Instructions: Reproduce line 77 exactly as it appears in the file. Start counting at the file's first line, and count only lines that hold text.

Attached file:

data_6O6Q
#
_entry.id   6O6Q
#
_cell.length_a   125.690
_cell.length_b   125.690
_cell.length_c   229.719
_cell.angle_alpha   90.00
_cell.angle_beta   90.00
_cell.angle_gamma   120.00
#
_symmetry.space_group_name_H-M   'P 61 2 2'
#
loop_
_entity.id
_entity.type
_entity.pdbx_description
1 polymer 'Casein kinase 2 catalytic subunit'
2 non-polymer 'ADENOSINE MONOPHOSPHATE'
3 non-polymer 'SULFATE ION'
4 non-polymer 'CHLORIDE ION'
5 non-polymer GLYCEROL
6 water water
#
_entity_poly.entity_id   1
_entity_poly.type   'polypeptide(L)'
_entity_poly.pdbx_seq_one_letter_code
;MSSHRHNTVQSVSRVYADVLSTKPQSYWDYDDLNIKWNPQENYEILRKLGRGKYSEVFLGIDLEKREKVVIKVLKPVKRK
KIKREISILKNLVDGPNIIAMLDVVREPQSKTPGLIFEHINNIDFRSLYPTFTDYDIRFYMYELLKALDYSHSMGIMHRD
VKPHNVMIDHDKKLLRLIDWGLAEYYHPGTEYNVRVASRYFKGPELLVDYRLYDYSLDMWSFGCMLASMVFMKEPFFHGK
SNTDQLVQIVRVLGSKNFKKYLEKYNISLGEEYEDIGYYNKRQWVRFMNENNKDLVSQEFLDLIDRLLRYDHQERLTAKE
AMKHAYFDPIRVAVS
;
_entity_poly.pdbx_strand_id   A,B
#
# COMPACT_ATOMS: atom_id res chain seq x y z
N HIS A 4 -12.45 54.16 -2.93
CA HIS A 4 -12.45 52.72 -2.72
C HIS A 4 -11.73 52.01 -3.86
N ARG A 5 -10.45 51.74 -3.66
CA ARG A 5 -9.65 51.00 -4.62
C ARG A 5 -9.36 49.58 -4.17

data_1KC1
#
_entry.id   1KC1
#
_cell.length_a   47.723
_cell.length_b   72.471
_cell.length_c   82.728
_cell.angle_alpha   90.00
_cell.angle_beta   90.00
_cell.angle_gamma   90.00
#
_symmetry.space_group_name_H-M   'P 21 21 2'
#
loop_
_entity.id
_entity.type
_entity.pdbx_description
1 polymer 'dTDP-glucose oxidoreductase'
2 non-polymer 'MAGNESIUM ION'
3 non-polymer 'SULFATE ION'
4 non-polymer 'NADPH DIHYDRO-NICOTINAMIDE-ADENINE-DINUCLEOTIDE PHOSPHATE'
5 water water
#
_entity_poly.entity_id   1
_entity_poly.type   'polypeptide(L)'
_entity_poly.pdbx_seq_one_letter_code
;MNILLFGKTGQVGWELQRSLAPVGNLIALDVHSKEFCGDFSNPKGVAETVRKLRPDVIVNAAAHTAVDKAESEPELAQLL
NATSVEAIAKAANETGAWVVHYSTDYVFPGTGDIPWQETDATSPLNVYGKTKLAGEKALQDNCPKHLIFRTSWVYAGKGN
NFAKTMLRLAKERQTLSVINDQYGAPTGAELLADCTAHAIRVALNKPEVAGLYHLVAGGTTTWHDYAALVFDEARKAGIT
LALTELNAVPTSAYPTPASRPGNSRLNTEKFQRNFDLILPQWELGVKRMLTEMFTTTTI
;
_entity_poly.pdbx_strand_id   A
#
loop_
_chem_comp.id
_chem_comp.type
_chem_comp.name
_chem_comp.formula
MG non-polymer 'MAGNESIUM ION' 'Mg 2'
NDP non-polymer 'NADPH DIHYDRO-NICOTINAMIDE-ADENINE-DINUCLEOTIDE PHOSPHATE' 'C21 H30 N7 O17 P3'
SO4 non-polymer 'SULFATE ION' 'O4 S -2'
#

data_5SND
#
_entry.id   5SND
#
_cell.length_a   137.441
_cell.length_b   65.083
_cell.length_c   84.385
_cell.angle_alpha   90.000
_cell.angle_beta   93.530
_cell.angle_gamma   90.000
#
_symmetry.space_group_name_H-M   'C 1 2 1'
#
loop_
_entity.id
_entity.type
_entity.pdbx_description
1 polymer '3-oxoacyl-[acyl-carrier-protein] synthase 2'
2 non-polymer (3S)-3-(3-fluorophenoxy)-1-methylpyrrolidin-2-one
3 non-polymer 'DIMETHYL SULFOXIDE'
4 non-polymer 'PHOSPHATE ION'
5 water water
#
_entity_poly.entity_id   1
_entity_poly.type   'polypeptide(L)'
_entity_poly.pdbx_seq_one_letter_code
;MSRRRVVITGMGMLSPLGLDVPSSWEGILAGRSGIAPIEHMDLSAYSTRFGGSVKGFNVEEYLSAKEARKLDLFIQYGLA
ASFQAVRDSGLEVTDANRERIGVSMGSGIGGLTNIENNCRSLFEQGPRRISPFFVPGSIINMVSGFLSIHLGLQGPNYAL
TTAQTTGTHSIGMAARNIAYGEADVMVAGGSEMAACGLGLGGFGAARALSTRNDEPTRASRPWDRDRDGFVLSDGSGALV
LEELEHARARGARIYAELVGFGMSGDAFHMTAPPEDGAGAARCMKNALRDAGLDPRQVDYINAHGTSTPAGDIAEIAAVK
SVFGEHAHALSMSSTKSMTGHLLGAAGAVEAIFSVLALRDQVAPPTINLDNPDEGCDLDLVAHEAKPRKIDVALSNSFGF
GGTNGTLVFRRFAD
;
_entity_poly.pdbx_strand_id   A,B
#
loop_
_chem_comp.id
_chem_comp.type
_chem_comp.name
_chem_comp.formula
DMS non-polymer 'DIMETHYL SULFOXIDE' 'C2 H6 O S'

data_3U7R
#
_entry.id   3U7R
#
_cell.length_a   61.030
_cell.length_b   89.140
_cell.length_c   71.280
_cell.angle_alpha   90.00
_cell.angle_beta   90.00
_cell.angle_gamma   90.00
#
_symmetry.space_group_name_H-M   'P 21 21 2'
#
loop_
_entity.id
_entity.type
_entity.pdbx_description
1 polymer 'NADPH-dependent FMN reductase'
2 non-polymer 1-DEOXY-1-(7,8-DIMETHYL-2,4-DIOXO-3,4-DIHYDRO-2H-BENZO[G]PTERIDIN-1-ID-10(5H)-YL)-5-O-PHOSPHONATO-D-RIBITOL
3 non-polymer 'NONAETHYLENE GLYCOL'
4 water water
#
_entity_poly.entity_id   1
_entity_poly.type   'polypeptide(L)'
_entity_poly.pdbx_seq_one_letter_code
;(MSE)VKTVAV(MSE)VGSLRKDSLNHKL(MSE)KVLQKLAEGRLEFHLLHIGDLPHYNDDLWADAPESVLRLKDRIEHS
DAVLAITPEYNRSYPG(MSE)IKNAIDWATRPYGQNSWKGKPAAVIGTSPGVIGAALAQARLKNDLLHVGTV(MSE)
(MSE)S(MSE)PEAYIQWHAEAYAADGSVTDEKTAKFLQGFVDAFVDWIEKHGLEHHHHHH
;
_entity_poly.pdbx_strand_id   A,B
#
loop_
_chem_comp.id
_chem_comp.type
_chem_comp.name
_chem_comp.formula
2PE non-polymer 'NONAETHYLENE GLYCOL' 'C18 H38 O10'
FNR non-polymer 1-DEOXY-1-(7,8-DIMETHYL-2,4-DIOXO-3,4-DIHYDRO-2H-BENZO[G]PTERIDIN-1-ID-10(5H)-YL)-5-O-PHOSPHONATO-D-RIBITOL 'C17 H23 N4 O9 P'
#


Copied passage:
_chem_comp.id